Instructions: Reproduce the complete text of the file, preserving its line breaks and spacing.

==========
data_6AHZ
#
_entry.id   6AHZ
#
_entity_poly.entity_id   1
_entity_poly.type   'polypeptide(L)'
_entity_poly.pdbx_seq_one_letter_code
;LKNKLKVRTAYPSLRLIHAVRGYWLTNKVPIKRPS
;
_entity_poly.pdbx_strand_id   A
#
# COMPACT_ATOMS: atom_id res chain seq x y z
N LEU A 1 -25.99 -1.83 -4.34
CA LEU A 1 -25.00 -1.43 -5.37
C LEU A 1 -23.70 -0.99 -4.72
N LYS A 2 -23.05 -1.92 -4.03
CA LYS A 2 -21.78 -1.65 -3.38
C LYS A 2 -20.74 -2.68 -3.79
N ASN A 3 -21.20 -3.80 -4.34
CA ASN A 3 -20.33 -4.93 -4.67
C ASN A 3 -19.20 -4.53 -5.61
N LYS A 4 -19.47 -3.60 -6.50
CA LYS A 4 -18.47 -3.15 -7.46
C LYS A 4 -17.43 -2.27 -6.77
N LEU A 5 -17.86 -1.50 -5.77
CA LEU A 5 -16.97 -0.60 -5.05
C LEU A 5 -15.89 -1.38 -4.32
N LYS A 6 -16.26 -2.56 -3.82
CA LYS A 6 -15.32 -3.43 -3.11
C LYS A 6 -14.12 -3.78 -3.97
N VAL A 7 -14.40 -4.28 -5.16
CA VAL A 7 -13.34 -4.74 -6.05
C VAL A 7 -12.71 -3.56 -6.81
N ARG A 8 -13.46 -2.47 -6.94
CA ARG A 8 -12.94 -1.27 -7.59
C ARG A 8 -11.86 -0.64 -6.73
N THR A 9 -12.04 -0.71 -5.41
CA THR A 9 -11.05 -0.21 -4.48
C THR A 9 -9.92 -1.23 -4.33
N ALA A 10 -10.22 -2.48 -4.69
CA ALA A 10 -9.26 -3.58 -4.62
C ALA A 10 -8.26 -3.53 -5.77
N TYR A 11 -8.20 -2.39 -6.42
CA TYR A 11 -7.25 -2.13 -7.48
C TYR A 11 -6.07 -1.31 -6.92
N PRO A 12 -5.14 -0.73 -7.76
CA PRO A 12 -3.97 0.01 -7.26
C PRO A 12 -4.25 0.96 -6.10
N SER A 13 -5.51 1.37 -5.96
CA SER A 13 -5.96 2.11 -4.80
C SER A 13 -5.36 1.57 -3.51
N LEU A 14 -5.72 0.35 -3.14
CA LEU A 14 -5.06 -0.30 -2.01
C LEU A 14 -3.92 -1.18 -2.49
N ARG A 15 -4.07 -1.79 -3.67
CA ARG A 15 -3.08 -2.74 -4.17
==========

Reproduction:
data_6AHZ
#
_entry.id   6AHZ
#
_entity_poly.entity_id   1
_entity_poly.type   'polypeptide(L)'
_entity_poly.pdbx_seq_one_letter_code
;LKNKLKVRTAYPSLRLIHAVRGYWLTNKVPIKRPS
;
_entity_poly.pdbx_strand_id   A
#
# COMPACT_ATOMS: atom_id res chain seq x y z
N LEU A 1 -25.99 -1.83 -4.34
CA LEU A 1 -25.00 -1.43 -5.37
C LEU A 1 -23.70 -0.99 -4.72
N LYS A 2 -23.05 -1.92 -4.03
CA LYS A 2 -21.78 -1.65 -3.38
C LYS A 2 -20.74 -2.68 -3.79
N ASN A 3 -21.20 -3.80 -4.34
CA ASN A 3 -20.33 -4.93 -4.67
C ASN A 3 -19.20 -4.53 -5.61
N LYS A 4 -19.47 -3.60 -6.50
CA LYS A 4 -18.47 -3.15 -7.46
C LYS A 4 -17.43 -2.27 -6.77
N LEU A 5 -17.86 -1.50 -5.77
CA LEU A 5 -16.97 -0.60 -5.05
C LEU A 5 -15.89 -1.38 -4.32
N LYS A 6 -16.26 -2.56 -3.82
CA LYS A 6 -15.32 -3.43 -3.11
C LYS A 6 -14.12 -3.78 -3.97
N VAL A 7 -14.40 -4.28 -5.16
CA VAL A 7 -13.34 -4.74 -6.05
C VAL A 7 -12.71 -3.56 -6.81
N ARG A 8 -13.46 -2.47 -6.94
CA ARG A 8 -12.94 -1.27 -7.59
C ARG A 8 -11.86 -0.64 -6.73
N THR A 9 -12.04 -0.71 -5.41
CA THR A 9 -11.05 -0.21 -4.48
C THR A 9 -9.92 -1.23 -4.33
N ALA A 10 -10.22 -2.48 -4.69
CA ALA A 10 -9.26 -3.58 -4.62
C ALA A 10 -8.26 -3.53 -5.77
N TYR A 11 -8.20 -2.39 -6.42
CA TYR A 11 -7.25 -2.13 -7.48
C TYR A 11 -6.07 -1.31 -6.92
N PRO A 12 -5.14 -0.73 -7.76
CA PRO A 12 -3.97 0.01 -7.26
C PRO A 12 -4.25 0.96 -6.10
N SER A 13 -5.51 1.37 -5.96
CA SER A 13 -5.96 2.11 -4.80
C SER A 13 -5.36 1.57 -3.51
N LEU A 14 -5.72 0.35 -3.14
CA LEU A 14 -5.06 -0.30 -2.01
C LEU A 14 -3.92 -1.18 -2.49
N ARG A 15 -4.07 -1.79 -3.67
CA ARG A 15 -3.08 -2.74 -4.17